Crime Stoppers asks for help in solving crimes
Local residents can help in solving criminal cases.
Criminal activity such as the felony malicious mischief that occurred June 25 on Long Lake Drive in the North Hill Subdivision where an unknown suspect damaged a house under construction could be solved with help from local residents, officials say.
According to a report from the Pearl River County Sheriff’s Department, the owner of the house noticed standing water in the yard as he passed by the house. When the owner investigated further he discovered buckets of stucco mud emptied on to the front porch and thrown on the front windows. The deputy’s report and the victim’s report bothstate that the letters OWG were drawn in the mud on the windows. In addition, a water hose was placed in the back door of the home and left running, damaging building supplies and leaving standing water in every room of the house, the report states.
A county wide program called Crime Stoppers is asking for any information on the incident. The program helps law enforcement officials from the Poplarville and Picayune Police Departments and the Pearl River County Sheriff’s Department, solve this and other cases, said Picayune Police Community Relations Coordinator Lt. Theresa Milar. Rresidents can give anonymous information through the program that could help close hard to solve or unknown cases, Milar said.
“Because it’s the small tip that people may not think is important until it’s asked,” Milar said.
When information is turned into Crime Stoppers, that information is in turn relayed to the proper department investigating the crime, which then follows up on the lead and determines if a reward is warranted, Milar said. Distribution of rewards is not solely based on whether or not arrests are made, they are based on how credible the information is, Milar said. There have been instances where information would result in the issuance of a warrant for the suspect’s arrest but no arrest had yet been made, however the informant was still eligible for the reward, Milar said.
Crimes presented in the media are not the only ones that should be reported to Crime Stoppers, Milar said. Informants tips on unpublished crimes are just as welcome, Milar said. Examples include information about drug activity, breaking and entering, or arson, Milar said.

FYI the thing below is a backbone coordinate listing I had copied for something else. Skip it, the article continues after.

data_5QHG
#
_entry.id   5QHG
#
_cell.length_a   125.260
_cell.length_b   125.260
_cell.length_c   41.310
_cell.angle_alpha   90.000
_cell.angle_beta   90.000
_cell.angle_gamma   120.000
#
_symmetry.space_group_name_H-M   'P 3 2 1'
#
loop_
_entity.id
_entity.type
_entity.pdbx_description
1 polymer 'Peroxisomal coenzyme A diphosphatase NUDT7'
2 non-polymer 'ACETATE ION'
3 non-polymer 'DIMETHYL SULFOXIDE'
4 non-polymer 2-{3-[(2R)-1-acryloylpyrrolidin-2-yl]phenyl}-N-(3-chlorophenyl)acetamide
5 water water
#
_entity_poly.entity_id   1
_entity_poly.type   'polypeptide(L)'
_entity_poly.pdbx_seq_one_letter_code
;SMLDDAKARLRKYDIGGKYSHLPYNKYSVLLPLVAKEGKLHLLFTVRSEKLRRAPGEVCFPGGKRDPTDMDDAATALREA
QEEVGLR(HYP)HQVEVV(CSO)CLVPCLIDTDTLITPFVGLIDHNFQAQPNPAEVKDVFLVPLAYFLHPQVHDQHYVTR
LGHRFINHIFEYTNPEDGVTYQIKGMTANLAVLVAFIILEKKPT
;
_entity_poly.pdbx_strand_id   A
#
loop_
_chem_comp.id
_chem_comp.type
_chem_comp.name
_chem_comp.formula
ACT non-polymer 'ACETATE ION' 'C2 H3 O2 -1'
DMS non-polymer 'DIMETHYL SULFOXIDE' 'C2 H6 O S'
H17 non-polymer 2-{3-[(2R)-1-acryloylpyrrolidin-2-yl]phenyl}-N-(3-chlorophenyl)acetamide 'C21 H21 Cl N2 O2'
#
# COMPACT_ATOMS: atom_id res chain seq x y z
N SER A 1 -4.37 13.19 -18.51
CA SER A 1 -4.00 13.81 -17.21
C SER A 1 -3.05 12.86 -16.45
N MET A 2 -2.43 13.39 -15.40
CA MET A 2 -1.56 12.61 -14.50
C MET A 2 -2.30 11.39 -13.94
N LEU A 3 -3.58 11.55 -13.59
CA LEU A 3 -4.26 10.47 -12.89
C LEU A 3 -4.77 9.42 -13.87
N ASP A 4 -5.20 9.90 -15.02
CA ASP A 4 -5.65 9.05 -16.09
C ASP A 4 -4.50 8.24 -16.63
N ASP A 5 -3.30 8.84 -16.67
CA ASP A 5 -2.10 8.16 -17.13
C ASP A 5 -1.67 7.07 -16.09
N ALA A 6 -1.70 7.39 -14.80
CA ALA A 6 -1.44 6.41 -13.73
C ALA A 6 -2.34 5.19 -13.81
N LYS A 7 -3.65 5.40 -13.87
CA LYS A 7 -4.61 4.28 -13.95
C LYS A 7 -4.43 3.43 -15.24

Rewards for information are determined by the local Crime Stoppers board, she said.
The board consists of six local residents who volunteer their time to help catch criminals and solve cases, said Crime Stoppers board president Michelle Fradella.
To determine how much rewards should be and if aa tip is eligible, Fradella said Crime Stoppers looks at the nature of the crime and the extent of the tip. The information is then compared on a points basis, with crimes such as murder cases having one of the highest point ratios, Fradella said. This points system and informants identity remaining secret to ensure reward amounts stay unbiased, Fradella said.
When an informant calls in to give a tip they are given a random number, Fradella said. When informants are deemed eligible for rewards they are issued another number they take to a bank that works with the program, names are never given or asked for, Fradella said.
“If they have information that they want the police department to know and want to be anonymous, then they have the opportunity to do that,” Fradella said.
Residents who have information they would like to share anonymously with Crime Stoppers can call 601-799-CLUE(2583).